How Can Digital Marketing Improve East African Development Outcomes?
July 2, 2013 Editor 0
More and more East Africans are going online every day. Many of these new netizens are also key development actors – from the wealthy and connected who can direct resources and change policy to the poor and underserved who we are often trying to reach. In our efforts to mobilize them, find new BOP markets, and expand opportunity, what technology medium works the best?
InMobi research says that mobile media influences Kenyan consumers more than TV, radio, or newspapers (not that they’d be biased). Which brings up a few questions:
- Do SMS ads to mobile phones work?
- What about mobile ads on social media?
- Could voice and FM radio still be the killer app?
- Or is new media micro targeting more effective?
- And is print or TV still relevant, particularly with youth?
Regardless of medium, should we be “selling” development outcomes, or the inputs and outputs to achieve them? And when we do, what messages should we be sending? Does “empowerment” work better than “self-interest”? What about the ethics involved with marketing? Is micro targeting beneficial or just Orwellian?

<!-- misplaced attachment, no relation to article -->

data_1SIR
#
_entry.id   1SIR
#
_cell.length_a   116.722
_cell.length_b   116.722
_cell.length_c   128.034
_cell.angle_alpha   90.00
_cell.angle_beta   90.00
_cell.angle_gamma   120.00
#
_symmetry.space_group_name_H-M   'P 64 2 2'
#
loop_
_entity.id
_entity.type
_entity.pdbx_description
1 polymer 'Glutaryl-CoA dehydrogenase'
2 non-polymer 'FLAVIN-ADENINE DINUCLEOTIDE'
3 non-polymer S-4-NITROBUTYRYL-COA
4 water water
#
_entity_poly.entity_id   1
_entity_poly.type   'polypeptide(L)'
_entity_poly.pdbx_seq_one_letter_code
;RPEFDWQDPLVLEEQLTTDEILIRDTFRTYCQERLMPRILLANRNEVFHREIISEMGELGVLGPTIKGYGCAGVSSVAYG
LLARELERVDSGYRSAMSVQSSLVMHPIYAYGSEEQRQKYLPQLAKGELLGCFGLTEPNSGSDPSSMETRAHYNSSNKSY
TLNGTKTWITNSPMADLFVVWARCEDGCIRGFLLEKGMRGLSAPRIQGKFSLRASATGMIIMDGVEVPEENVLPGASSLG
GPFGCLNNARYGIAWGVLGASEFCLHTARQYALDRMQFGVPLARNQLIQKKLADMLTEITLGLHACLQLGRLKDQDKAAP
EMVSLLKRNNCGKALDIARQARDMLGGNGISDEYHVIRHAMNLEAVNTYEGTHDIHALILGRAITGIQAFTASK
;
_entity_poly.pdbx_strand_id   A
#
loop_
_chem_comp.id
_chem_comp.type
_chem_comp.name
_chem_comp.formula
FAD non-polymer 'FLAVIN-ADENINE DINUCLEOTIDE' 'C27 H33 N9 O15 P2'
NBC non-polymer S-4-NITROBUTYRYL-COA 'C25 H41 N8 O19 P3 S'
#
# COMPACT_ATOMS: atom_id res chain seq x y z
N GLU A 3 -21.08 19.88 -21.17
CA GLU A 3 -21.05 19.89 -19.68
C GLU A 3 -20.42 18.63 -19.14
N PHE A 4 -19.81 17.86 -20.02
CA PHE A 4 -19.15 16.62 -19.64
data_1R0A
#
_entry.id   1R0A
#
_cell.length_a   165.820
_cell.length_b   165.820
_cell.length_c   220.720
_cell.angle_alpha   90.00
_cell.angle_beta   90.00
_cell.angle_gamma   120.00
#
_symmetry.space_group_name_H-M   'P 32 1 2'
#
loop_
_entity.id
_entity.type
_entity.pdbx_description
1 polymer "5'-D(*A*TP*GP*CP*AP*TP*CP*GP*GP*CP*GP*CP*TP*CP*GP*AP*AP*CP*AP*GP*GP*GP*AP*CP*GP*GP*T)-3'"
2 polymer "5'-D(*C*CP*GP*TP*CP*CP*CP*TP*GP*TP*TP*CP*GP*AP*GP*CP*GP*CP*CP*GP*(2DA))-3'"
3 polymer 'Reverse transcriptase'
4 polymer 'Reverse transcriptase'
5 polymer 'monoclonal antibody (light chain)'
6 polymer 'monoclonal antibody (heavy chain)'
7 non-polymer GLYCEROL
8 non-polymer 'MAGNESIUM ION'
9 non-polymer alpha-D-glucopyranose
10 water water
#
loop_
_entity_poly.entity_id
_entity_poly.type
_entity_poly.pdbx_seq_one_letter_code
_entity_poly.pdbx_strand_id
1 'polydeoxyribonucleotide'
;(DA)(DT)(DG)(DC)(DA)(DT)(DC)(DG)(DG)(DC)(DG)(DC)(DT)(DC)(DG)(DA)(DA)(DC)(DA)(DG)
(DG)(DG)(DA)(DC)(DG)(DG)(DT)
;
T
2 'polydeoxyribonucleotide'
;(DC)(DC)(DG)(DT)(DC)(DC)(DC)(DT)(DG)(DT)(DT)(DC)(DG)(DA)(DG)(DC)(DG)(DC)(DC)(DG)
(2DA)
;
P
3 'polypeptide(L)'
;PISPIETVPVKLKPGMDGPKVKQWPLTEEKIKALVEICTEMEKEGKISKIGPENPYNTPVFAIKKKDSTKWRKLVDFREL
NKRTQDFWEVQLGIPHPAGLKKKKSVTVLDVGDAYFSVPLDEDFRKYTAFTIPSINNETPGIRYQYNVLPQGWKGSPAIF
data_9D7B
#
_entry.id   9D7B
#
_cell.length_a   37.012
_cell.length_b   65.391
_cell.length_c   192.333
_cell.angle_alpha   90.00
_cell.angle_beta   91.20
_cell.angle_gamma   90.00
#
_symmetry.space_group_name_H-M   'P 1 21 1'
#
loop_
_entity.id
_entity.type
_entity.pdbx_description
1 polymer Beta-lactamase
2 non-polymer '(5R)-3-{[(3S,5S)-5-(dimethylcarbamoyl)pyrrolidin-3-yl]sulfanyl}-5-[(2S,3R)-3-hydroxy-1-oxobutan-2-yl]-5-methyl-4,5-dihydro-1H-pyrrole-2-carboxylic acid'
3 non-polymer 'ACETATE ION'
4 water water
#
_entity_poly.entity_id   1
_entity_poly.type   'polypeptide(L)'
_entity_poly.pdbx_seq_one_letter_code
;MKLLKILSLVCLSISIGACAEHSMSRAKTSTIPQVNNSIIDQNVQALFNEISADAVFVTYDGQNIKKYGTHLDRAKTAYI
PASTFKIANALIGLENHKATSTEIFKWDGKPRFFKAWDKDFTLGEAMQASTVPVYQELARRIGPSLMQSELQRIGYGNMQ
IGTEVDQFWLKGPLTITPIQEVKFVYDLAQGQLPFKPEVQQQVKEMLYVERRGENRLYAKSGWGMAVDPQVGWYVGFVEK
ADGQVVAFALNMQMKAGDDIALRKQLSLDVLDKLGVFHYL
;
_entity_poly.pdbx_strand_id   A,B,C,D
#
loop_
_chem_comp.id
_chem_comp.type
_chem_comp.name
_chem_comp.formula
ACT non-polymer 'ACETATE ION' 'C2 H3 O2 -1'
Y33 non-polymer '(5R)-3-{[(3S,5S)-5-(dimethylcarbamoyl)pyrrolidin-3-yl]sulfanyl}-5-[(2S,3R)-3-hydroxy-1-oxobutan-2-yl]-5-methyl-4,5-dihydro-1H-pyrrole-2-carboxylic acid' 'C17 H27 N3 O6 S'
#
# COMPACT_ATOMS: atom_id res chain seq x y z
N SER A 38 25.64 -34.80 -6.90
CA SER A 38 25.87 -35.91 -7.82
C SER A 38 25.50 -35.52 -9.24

RSVP now to join Gareth Knight, founder of the UK ecommerce company WEDO and the South African conference Tech4Africa in a wide ranging conversation to drill down into what works and what doesn’t when using digital marketing to reach development outcomes.Digital Marketing for Development
8-9:30am, Thursday, July 4th, 2013
Population Council, Kenya
Ralph Bunche Road & Ngong Road
Nairobi, Kenya (map)
We’ll have hot coffee and mandazis for a morning rush, but seating is limited at Population Council’s office in Nairobi. So RSVP ASAP to be confirmed for attendance – once we reach our 30-person capacity there will be a waitlist.
About the Technology Salon
The Technology Salon™ is an intimate, informal, and in person, discussion between information and communication technology experts and international development professionals, with a focus on both:
- technology’s impact on donor-sponsored technical assistance delivery, and
- private enterprise driven economic development, facilitated by technology.
Our meetings are lively conversations, not boring presentations. Attendance is capped at 30 people – and frank participation with ideas, opinions, and predictions is actively encouraged.
It’s also a great opportunity to meet others motivated to employ technology to solve vexing development problems. Join us today!
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